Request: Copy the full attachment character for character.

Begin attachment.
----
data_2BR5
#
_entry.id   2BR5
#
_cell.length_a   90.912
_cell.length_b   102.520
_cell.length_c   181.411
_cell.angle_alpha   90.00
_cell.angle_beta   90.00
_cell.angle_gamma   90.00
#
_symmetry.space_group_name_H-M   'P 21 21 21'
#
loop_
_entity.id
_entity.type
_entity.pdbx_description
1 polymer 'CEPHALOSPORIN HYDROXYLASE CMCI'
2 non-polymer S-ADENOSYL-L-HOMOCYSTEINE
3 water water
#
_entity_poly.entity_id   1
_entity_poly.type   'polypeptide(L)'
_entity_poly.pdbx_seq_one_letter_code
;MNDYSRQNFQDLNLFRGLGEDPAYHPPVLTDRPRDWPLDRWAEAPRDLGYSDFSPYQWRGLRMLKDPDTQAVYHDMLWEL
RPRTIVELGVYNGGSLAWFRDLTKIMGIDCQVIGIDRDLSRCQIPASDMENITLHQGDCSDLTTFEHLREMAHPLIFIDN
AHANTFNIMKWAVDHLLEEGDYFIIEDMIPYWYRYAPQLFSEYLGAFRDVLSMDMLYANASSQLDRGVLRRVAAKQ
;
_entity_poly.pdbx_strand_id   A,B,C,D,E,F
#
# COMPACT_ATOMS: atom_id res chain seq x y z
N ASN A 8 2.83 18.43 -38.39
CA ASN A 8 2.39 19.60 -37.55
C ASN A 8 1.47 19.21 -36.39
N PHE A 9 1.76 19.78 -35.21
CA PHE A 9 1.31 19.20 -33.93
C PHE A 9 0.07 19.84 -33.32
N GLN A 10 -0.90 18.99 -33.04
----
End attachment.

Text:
data_2BR5
#
_entry.id   2BR5
#
_cell.length_a   90.912
_cell.length_b   102.520
_cell.length_c   181.411
_cell.angle_alpha   90.00
_cell.angle_beta   90.00
_cell.angle_gamma   90.00
#
_symmetry.space_group_name_H-M   'P 21 21 21'
#
loop_
_entity.id
_entity.type
_entity.pdbx_description
1 polymer 'CEPHALOSPORIN HYDROXYLASE CMCI'
2 non-polymer S-ADENOSYL-L-HOMOCYSTEINE
3 water water
#
_entity_poly.entity_id   1
_entity_poly.type   'polypeptide(L)'
_entity_poly.pdbx_seq_one_letter_code
;MNDYSRQNFQDLNLFRGLGEDPAYHPPVLTDRPRDWPLDRWAEAPRDLGYSDFSPYQWRGLRMLKDPDTQAVYHDMLWEL
RPRTIVELGVYNGGSLAWFRDLTKIMGIDCQVIGIDRDLSRCQIPASDMENITLHQGDCSDLTTFEHLREMAHPLIFIDN
AHANTFNIMKWAVDHLLEEGDYFIIEDMIPYWYRYAPQLFSEYLGAFRDVLSMDMLYANASSQLDRGVLRRVAAKQ
;
_entity_poly.pdbx_strand_id   A,B,C,D,E,F
#
# COMPACT_ATOMS: atom_id res chain seq x y z
N ASN A 8 2.83 18.43 -38.39
CA ASN A 8 2.39 19.60 -37.55
C ASN A 8 1.47 19.21 -36.39
N PHE A 9 1.76 19.78 -35.21
CA PHE A 9 1.31 19.20 -33.93
C PHE A 9 0.07 19.84 -33.32
N GLN A 10 -0.90 18.99 -33.04